Location: Crop Production Systems ResearchTitle: Survey of the genomic landscape surrounding the EPSPS gene in glyphosate resistant Amaranthus palmeri from geographically distant populations in the United States
|VANGESSEL, MARK - University Of Delaware|
|MCCLOSKEY, WILLIAM - University Of Arizona|
|JUGULAM, MITHILA - Kansas State University|
Submitted to: Pest Management Science
Publication Type: Peer Reviewed Journal
Publication Acceptance Date: 7/7/2017
Publication Date: 3/1/2018
Citation: Molin, W.T., Wright, A.A., Vangessel, M.J., McCloskey, W.B., Jugulam, M., Hoagland, R.E. 2018. Survey of the genomic landscape surrounding the EPSPS gene in glyphosate resistant Amaranthus palmeri from geographically distant populations in the United States. Pest Management Science. 74:1109-1117.
Interpretive Summary: Palmer pigweed (Amaranthus palmeri) with resistance to the herbicide glyphosate has been found across the United States and in each case the resistance was due to amplification of the target site. Scientists in the USDA-ARS Crop Production Systems Research Unit, Stoneville, MS conducted research to determine whether the basis for resistance was the same for populations from geographically distant locations. The results showed that the amplified unit conferring resistance from each location were identical indicating that resistance developed once and then rapidly spread across the country. These results are important to farmers because it shows increased diligence is needed to prevent the spread of herbicide resistant weeds.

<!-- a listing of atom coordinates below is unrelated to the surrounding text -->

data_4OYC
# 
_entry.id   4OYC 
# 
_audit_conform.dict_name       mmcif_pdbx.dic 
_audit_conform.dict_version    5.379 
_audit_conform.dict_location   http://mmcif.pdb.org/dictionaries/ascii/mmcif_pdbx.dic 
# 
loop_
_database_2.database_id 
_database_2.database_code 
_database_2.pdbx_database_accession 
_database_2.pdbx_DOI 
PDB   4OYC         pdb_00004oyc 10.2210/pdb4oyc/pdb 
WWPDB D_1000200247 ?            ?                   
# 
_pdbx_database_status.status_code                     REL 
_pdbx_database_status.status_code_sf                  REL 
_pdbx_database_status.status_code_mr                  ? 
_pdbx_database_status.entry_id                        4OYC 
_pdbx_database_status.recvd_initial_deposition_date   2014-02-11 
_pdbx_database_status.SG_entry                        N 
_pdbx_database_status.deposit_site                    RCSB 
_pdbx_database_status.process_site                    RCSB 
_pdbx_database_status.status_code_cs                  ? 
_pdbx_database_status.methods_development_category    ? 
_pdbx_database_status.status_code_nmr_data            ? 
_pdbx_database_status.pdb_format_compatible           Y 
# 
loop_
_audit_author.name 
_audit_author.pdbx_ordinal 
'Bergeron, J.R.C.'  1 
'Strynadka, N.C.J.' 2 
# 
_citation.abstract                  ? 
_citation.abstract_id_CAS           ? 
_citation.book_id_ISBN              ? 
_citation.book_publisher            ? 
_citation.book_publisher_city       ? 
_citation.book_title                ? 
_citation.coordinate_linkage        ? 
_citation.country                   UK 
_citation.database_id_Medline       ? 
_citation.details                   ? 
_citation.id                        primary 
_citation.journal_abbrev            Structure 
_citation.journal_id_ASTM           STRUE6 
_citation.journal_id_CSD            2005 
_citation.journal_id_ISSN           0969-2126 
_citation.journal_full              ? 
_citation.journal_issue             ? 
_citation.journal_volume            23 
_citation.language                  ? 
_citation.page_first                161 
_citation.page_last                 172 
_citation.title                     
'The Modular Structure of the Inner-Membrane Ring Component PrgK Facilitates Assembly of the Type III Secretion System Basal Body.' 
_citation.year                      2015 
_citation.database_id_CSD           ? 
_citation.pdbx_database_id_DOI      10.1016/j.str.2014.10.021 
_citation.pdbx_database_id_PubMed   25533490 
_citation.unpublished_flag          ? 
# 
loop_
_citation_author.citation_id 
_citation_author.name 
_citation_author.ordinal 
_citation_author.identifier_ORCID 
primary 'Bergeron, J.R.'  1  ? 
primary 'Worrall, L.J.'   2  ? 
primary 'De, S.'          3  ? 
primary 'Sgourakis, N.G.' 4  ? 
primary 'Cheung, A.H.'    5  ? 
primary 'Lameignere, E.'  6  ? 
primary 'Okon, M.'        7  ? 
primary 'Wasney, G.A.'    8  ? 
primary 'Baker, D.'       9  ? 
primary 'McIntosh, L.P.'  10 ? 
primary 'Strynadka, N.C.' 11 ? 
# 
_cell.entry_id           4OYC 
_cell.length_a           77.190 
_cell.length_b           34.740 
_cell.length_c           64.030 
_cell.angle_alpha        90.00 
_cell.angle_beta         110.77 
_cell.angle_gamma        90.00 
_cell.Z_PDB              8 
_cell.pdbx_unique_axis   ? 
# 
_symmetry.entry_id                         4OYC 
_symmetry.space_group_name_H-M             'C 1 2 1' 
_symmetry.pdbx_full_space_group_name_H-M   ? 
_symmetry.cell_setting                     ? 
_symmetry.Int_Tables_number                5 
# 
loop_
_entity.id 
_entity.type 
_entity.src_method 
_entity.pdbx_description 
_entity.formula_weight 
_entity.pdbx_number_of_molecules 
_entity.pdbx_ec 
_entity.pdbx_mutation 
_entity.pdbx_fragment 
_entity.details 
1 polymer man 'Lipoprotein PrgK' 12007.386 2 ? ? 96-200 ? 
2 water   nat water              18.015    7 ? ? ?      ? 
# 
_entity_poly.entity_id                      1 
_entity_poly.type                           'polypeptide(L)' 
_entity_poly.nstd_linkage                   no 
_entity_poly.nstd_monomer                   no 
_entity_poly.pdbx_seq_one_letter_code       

Technical Abstract: Glyphosate-resistance in Amaranthus palmeri, one of the most prevalent herbicide-resistant weeds in the United States, is due to amplification and increased expression of the gene encoding the target site of glyphosate, 5-enolpyruvylshikimate-3-phosphate synthase (EPSPS). The EPSPS gene and the surrounding 287 kilobases (kb) of amplified sequence is unique to glyphosate-resistant plants and termed the EPSPS cassette. It has only been sequenced from one A. palmeri population from Mississippi. This research compares EPSPS cassettes from several resistant and sensitive populations from geographically distant locations within the United States including Mississippi, Arizona, Kansas, Maryland, Delaware and Georgia. PCR products from forty primer pairs specific to the cassette were similar in size and sequence in resistant populations. Several primer pairs failed to generate PCR products from sensitive populations. Regions of the cassette sequenced in the resistant populations were found to be nearly identical to that from Mississippi. Gene expression analysis showed that both EPSPS and another gene in the cassette, a reverse transcriptase, were elevated in all resistant populations tested relative to the sensitive populations. EPSPS cassettes from distant resistant populations were nearly homologous. Considering the complexity of the cassette, and the degree of similarity among some cassette sequences, glyphosate resistance most likely evolved once and then rapidly spread across the United States.